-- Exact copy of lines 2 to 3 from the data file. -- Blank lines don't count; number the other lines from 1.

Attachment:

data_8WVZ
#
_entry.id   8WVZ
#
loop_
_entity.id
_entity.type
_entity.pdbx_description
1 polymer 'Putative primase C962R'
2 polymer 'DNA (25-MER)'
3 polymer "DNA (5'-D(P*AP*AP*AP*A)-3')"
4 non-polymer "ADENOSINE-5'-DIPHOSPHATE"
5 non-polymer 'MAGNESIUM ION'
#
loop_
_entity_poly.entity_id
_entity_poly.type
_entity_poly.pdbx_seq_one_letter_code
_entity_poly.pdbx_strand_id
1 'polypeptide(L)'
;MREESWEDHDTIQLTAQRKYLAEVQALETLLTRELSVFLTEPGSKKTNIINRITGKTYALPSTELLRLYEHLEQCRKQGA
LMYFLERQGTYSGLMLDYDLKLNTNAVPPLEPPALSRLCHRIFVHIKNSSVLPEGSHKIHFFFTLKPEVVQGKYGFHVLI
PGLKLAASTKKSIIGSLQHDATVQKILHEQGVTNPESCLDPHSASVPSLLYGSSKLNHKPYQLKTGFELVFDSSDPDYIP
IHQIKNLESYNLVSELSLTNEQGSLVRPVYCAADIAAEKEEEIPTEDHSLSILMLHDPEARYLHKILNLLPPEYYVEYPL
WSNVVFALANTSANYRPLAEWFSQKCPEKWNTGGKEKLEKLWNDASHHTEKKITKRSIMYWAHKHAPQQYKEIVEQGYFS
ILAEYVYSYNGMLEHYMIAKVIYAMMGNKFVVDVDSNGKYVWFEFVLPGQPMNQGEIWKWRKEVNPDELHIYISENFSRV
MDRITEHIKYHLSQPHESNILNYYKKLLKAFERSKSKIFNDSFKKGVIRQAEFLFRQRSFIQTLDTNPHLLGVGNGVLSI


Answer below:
#
_entry.id   8WVZ